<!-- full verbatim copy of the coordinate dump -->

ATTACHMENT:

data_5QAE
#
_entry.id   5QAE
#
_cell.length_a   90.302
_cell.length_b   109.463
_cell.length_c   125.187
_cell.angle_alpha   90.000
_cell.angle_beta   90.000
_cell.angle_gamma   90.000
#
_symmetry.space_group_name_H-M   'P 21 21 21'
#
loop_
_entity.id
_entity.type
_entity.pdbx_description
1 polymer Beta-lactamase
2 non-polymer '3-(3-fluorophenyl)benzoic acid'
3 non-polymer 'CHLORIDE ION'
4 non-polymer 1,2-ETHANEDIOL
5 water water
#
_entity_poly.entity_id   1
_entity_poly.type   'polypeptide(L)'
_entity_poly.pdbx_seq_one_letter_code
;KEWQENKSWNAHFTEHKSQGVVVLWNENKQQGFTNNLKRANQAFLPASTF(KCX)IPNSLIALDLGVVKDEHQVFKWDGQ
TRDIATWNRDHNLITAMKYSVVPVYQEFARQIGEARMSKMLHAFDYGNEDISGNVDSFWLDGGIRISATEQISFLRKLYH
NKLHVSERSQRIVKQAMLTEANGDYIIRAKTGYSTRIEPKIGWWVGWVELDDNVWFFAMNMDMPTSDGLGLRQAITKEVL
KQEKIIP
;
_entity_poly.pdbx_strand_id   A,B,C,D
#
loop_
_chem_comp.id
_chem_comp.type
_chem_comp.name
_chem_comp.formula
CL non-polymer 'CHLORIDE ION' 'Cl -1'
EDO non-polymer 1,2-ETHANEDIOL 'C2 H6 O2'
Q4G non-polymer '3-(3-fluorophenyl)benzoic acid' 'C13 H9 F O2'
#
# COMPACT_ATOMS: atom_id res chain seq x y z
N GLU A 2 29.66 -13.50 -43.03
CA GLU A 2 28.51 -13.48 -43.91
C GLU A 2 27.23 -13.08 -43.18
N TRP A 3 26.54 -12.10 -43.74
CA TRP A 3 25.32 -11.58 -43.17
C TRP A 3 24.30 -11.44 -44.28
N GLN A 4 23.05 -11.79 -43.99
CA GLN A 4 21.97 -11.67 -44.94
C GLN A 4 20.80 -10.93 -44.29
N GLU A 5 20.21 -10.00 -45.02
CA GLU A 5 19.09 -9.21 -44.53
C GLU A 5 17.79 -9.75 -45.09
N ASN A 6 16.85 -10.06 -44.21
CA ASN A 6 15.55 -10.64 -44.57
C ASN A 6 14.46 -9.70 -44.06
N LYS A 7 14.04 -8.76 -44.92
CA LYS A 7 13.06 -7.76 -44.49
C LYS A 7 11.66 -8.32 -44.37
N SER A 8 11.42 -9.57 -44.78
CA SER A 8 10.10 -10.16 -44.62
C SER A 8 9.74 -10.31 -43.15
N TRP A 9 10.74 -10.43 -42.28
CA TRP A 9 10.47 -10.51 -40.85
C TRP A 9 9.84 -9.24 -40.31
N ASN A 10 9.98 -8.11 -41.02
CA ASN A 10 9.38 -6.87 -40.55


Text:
data_5QAE
#
_entry.id   5QAE
#
_cell.length_a   90.302
_cell.length_b   109.463
_cell.length_c   125.187
_cell.angle_alpha   90.000
_cell.angle_beta   90.000
_cell.angle_gamma   90.000
#
_symmetry.space_group_name_H-M   'P 21 21 21'
#
loop_
_entity.id
_entity.type
_entity.pdbx_description
1 polymer Beta-lactamase
2 non-polymer '3-(3-fluorophenyl)benzoic acid'
3 non-polymer 'CHLORIDE ION'
4 non-polymer 1,2-ETHANEDIOL
5 water water
#
_entity_poly.entity_id   1
_entity_poly.type   'polypeptide(L)'
_entity_poly.pdbx_seq_one_letter_code
;KEWQENKSWNAHFTEHKSQGVVVLWNENKQQGFTNNLKRANQAFLPASTF(KCX)IPNSLIALDLGVVKDEHQVFKWDGQ
TRDIATWNRDHNLITAMKYSVVPVYQEFARQIGEARMSKMLHAFDYGNEDISGNVDSFWLDGGIRISATEQISFLRKLYH
NKLHVSERSQRIVKQAMLTEANGDYIIRAKTGYSTRIEPKIGWWVGWVELDDNVWFFAMNMDMPTSDGLGLRQAITKEVL
KQEKIIP
;
_entity_poly.pdbx_strand_id   A,B,C,D
#
loop_
_chem_comp.id
_chem_comp.type
_chem_comp.name
_chem_comp.formula
CL non-polymer 'CHLORIDE ION' 'Cl -1'
EDO non-polymer 1,2-ETHANEDIOL 'C2 H6 O2'
Q4G non-polymer '3-(3-fluorophenyl)benzoic acid' 'C13 H9 F O2'
#
# COMPACT_ATOMS: atom_id res chain seq x y z
N GLU A 2 29.66 -13.50 -43.03
CA GLU A 2 28.51 -13.48 -43.91
C GLU A 2 27.23 -13.08 -43.18
N TRP A 3 26.54 -12.10 -43.74
CA TRP A 3 25.32 -11.58 -43.17
C TRP A 3 24.30 -11.44 -44.28
N GLN A 4 23.05 -11.79 -43.99
CA GLN A 4 21.97 -11.67 -44.94
C GLN A 4 20.80 -10.93 -44.29
N GLU A 5 20.21 -10.00 -45.02
CA GLU A 5 19.09 -9.21 -44.53
C GLU A 5 17.79 -9.75 -45.09
N ASN A 6 16.85 -10.06 -44.21
CA ASN A 6 15.55 -10.64 -44.57
C ASN A 6 14.46 -9.70 -44.06
N LYS A 7 14.04 -8.76 -44.92
CA LYS A 7 13.06 -7.76 -44.49
C LYS A 7 11.66 -8.32 -44.37
N SER A 8 11.42 -9.57 -44.78
CA SER A 8 10.10 -10.16 -44.62
C SER A 8 9.74 -10.31 -43.15
N TRP A 9 10.74 -10.43 -42.28
CA TRP A 9 10.47 -10.51 -40.85
C TRP A 9 9.84 -9.24 -40.31
N ASN A 10 9.98 -8.11 -41.02
CA ASN A 10 9.38 -6.87 -40.55